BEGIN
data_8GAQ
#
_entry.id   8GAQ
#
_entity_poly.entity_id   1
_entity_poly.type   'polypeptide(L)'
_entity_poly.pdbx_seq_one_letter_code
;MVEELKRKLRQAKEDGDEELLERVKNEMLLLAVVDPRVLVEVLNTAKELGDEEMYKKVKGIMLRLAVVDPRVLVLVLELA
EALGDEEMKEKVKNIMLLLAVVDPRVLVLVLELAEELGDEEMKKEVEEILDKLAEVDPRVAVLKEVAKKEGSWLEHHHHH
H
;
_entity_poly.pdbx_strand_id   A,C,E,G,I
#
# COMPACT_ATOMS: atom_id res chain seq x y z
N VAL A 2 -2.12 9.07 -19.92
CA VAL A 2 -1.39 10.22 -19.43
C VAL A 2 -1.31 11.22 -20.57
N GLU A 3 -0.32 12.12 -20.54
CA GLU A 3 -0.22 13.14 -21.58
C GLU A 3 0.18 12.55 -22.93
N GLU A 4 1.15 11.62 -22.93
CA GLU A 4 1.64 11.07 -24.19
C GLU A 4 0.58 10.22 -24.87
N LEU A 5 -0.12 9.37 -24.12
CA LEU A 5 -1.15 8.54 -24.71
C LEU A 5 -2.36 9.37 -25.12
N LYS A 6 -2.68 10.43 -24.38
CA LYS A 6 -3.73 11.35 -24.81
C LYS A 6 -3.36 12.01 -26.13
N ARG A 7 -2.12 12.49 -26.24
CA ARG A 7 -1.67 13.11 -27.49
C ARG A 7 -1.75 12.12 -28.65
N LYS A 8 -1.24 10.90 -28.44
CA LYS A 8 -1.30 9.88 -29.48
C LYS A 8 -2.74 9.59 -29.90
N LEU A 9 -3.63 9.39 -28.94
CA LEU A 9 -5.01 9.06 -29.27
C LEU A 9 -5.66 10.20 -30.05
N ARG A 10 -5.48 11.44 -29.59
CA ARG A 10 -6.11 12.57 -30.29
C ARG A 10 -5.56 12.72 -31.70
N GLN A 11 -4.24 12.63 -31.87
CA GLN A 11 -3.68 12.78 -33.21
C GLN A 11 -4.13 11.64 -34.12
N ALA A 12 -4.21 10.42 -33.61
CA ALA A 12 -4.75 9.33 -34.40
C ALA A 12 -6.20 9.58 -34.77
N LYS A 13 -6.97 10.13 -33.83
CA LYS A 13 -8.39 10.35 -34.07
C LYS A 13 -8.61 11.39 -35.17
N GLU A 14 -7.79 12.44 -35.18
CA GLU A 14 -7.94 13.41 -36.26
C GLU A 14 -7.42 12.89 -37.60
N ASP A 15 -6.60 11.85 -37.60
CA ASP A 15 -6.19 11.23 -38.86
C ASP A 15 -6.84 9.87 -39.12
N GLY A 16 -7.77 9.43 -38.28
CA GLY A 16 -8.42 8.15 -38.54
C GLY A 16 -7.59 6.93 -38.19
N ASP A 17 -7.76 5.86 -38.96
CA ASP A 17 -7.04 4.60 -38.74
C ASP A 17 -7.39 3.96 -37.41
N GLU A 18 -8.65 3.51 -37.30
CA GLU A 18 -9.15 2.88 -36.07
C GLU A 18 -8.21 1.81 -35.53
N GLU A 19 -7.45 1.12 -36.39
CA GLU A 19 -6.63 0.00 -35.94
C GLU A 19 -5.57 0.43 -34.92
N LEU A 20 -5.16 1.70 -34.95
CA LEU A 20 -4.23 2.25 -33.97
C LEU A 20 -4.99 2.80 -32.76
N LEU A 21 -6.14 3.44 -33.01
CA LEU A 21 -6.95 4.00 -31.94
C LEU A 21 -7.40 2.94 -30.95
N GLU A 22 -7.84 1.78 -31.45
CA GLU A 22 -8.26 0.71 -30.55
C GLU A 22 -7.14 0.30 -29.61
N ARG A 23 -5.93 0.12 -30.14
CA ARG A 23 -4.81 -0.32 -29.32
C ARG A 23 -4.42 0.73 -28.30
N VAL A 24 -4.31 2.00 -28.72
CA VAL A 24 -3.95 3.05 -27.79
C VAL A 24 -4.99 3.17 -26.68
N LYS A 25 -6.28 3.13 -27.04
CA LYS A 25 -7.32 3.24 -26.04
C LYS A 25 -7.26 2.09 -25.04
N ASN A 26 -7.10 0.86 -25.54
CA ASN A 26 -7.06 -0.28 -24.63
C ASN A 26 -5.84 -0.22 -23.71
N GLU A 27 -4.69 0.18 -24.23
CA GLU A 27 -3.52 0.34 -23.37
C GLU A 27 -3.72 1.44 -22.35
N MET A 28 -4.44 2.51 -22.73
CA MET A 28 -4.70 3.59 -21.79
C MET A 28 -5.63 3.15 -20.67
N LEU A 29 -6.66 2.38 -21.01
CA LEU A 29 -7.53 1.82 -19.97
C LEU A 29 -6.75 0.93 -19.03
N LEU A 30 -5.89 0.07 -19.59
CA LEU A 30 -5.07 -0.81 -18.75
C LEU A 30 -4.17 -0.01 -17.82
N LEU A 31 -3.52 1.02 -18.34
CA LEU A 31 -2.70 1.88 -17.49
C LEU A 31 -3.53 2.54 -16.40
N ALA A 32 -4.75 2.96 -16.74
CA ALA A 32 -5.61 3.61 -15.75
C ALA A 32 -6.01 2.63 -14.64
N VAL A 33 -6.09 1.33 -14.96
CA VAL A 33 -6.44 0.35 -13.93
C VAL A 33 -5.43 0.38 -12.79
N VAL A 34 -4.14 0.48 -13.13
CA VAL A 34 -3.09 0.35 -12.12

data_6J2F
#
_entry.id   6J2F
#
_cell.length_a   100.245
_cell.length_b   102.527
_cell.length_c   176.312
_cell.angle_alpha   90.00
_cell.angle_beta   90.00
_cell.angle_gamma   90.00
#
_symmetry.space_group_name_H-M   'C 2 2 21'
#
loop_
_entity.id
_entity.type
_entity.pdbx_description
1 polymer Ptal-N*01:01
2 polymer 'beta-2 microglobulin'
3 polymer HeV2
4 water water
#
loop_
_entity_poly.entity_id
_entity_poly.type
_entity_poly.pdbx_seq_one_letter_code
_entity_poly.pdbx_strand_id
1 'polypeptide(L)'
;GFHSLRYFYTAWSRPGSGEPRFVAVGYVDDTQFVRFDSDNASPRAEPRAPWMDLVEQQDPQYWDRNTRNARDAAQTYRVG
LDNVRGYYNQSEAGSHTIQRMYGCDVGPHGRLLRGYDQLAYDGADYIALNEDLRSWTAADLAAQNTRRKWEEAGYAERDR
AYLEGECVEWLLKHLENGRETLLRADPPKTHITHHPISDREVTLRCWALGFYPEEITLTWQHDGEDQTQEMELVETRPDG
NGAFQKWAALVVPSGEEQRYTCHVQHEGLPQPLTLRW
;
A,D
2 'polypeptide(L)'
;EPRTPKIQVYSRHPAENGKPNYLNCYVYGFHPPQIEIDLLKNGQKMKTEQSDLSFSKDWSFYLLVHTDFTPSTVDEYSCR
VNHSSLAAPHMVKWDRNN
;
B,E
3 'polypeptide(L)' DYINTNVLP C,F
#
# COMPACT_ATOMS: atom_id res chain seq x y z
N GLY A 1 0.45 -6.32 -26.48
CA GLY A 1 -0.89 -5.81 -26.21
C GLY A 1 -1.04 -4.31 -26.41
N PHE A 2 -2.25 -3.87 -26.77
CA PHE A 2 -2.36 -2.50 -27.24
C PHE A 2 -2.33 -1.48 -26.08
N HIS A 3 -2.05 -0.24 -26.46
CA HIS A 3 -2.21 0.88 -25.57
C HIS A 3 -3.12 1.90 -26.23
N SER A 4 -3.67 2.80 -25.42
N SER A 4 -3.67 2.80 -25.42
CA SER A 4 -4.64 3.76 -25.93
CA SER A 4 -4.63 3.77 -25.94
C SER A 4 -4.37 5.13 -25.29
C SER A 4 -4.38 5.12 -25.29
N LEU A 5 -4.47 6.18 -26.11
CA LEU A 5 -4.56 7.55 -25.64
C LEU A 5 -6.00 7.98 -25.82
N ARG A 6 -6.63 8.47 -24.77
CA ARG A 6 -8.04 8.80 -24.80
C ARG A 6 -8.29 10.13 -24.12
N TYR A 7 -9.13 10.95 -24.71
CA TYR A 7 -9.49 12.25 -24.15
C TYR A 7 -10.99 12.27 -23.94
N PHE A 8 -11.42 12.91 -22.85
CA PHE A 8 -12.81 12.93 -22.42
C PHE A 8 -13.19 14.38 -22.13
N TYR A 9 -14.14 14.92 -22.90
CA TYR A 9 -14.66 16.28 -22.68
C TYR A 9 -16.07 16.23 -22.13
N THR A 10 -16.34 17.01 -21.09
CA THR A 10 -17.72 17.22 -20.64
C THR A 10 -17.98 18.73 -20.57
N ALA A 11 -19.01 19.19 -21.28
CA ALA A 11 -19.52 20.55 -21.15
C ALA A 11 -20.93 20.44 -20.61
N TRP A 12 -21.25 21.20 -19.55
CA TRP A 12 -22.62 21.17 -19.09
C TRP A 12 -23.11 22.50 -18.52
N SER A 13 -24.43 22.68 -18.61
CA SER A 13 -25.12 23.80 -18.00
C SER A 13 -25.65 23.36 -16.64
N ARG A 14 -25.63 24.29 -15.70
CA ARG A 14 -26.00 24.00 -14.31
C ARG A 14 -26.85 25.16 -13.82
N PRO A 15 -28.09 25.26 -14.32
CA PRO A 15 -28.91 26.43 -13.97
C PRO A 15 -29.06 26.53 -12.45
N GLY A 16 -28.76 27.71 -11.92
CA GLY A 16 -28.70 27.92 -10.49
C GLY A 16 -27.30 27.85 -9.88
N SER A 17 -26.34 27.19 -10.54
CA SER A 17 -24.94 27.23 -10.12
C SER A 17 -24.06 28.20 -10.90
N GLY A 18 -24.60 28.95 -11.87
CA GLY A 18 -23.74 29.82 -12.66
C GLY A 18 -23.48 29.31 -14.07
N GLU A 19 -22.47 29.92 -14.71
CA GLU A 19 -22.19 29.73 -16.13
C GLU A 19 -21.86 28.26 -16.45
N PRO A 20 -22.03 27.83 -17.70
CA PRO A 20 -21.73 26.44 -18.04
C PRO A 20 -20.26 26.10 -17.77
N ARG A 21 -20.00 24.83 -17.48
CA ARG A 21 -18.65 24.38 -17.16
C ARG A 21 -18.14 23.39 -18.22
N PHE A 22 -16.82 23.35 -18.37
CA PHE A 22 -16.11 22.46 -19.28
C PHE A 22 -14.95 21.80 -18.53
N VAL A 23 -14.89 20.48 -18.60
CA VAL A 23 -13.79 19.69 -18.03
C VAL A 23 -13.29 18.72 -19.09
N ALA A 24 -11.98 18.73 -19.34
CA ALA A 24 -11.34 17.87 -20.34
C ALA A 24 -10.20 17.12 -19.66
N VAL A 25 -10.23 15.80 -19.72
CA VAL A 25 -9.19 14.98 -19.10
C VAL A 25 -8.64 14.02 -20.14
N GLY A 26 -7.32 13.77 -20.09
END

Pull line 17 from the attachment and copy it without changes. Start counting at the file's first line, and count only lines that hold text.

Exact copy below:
C VAL A 2 -1.31 11.22 -20.57